You've probably seen that meme showing how the massive $1.4 million lottery jackpot can end poverty in the U.S. As it turns out, whoever did the math had it all wrong.
"A photograph that quickly took hold on Facebook Monday suggested that if every person in the US was given a share of the winnings, we would all be $4.33 million richer and poverty would be eliminated," CNET noted. "The photograph went viral after it was shared by Arkansas alternative R&B artist Livesosa, and has been shared over 1.3 million times and liked about 830,000 times as of this writing."
However, when some social media users tried to check the figures, it appears that the real amount everyone in the U.S. would actually get is not millions but just $4.33.
This blunder made the headlines, turning viral in itself.
In the wake of the error, Livesosa maintained that he was not the one who created the image.
It was later learned that the photo's originator is Instagram user @esteyban, ABC News said. However, he had since deleted the image, later reposting it "with actor/comedian Steve Harvey in the background, while laughing at his mathematical mistake," CNET said.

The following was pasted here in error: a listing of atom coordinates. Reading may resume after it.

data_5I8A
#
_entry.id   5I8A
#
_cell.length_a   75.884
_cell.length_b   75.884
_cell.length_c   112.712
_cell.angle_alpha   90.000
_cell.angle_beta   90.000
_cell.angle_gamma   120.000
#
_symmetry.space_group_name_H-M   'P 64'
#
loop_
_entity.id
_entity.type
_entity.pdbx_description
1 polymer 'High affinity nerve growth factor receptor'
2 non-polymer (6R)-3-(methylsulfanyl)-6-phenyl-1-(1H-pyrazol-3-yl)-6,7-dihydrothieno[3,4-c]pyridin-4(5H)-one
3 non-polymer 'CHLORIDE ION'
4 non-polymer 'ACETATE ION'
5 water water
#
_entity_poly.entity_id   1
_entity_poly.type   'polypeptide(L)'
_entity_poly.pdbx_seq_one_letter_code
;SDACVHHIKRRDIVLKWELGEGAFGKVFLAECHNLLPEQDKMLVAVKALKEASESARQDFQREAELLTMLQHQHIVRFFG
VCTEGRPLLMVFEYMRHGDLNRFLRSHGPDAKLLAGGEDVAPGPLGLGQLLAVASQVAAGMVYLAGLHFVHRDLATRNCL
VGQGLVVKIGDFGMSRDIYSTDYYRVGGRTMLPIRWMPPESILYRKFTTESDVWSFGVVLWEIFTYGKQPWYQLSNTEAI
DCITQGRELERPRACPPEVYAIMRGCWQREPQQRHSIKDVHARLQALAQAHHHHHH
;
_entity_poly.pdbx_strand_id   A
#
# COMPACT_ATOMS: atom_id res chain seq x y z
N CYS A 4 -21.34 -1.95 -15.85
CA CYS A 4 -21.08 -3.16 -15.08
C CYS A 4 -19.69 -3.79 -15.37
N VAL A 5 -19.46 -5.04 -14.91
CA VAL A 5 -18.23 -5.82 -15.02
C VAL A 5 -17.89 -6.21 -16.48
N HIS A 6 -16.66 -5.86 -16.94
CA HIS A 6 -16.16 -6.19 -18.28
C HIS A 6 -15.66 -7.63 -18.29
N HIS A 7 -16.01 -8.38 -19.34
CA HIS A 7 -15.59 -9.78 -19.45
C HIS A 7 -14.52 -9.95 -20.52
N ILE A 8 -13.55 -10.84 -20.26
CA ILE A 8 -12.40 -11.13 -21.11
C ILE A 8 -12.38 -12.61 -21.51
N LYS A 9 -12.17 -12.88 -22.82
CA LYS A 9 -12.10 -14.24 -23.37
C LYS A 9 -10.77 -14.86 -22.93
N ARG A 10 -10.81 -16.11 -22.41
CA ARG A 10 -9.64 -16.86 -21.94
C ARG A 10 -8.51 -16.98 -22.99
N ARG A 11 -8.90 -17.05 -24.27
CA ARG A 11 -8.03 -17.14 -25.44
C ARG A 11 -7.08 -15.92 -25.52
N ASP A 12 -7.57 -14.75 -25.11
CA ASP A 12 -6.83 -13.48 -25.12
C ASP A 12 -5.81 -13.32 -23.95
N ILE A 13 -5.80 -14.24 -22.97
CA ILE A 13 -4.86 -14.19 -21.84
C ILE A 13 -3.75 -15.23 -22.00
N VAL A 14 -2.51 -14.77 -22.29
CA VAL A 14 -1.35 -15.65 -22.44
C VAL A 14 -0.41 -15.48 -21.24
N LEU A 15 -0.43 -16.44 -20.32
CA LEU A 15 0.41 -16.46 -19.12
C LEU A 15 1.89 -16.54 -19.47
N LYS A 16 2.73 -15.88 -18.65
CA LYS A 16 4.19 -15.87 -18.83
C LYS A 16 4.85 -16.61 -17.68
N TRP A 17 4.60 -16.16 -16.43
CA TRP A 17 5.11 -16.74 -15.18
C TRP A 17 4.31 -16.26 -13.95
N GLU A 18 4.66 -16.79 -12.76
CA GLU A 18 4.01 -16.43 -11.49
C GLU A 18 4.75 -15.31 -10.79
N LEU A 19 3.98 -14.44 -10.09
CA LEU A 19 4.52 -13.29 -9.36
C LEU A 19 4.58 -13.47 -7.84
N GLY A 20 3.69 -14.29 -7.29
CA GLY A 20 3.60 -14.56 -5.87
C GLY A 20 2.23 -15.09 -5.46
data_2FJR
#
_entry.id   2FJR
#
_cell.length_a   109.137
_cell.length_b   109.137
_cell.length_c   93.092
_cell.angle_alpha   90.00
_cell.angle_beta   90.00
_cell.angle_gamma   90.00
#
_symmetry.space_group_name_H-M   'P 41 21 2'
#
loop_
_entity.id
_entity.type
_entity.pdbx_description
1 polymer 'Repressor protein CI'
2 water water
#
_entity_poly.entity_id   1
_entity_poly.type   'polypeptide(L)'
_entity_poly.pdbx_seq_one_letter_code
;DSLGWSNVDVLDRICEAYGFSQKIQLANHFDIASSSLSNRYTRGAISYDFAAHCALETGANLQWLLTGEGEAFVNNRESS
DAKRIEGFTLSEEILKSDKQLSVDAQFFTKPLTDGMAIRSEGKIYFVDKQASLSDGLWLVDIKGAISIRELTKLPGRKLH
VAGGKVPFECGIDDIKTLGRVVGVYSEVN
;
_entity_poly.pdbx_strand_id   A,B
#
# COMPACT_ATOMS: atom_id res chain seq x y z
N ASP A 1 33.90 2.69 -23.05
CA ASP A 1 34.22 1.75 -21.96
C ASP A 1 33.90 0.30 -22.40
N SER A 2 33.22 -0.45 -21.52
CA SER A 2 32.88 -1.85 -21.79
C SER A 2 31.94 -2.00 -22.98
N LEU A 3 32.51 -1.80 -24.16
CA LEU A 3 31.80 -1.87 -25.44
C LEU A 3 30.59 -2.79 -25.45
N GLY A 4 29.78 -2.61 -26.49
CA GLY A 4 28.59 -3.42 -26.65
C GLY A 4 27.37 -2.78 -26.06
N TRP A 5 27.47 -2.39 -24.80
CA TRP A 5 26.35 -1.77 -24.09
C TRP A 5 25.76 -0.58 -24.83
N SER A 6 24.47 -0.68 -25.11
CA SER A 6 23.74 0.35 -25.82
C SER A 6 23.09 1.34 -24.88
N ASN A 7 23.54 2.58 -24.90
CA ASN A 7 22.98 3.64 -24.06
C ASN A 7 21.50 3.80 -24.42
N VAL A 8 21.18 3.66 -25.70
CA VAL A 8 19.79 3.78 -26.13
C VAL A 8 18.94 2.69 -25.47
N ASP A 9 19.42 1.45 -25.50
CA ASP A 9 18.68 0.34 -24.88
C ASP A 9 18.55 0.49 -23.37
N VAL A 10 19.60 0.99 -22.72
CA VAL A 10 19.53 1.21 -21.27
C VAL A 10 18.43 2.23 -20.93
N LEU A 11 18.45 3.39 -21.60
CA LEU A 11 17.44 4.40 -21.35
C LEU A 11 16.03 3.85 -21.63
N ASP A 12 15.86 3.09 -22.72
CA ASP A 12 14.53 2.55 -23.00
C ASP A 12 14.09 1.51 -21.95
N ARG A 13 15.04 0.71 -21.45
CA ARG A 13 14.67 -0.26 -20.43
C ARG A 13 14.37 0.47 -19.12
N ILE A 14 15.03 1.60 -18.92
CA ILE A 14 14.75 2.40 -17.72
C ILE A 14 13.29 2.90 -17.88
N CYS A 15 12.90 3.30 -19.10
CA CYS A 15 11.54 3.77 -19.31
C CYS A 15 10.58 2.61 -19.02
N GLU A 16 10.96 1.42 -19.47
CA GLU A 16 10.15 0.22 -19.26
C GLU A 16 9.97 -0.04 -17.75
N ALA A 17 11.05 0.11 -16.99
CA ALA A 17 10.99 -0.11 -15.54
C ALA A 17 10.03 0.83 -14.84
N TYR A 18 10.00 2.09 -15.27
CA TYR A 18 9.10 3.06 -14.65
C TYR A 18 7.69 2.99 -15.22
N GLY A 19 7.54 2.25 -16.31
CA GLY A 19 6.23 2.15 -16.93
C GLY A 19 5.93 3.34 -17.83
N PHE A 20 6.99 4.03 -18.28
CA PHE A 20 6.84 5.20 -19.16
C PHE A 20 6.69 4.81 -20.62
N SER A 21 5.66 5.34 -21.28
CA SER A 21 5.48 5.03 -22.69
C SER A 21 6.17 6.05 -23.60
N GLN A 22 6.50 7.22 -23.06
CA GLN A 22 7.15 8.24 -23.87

Esteyban later conceded that $4.33 is still a start, albeit a much smaller amount.
Meanwhile, The Washington Post pointed out the one thing that the meme got right about the lottery.
"Powerball does sort of redistribute money back to 'the people' ... albeit not in the form of 300 million personal checks, and not in any form even approaching perfectly equitable," the publication noted, in allusion to the philosophy behind the meme, which was about redistributing resources.
"Powerball is run by the Multi-State Lottery Association, a nonprofit based in Iowa, that basically operates several monster games across 36 states and D.C.," the Post went on. "When you buy a Powerball ticket, roughly 50 to 65 percent of your $2 - depending where you are - goes to the pot of prize money."
"A small portion, less than a dime, goes to administering the lottery," it added. "Something like 12 or 14 cents also goes to the retailer that sold the ticket."
"But the rest? That goes straight back to the state where you bought your ticket, and your state government decides what to do with it," the Post explained.
Despite the blunder in the calculation, many still shared the meme, leading one to wonder whether they too missed out on the error or were mocking the miscalculation.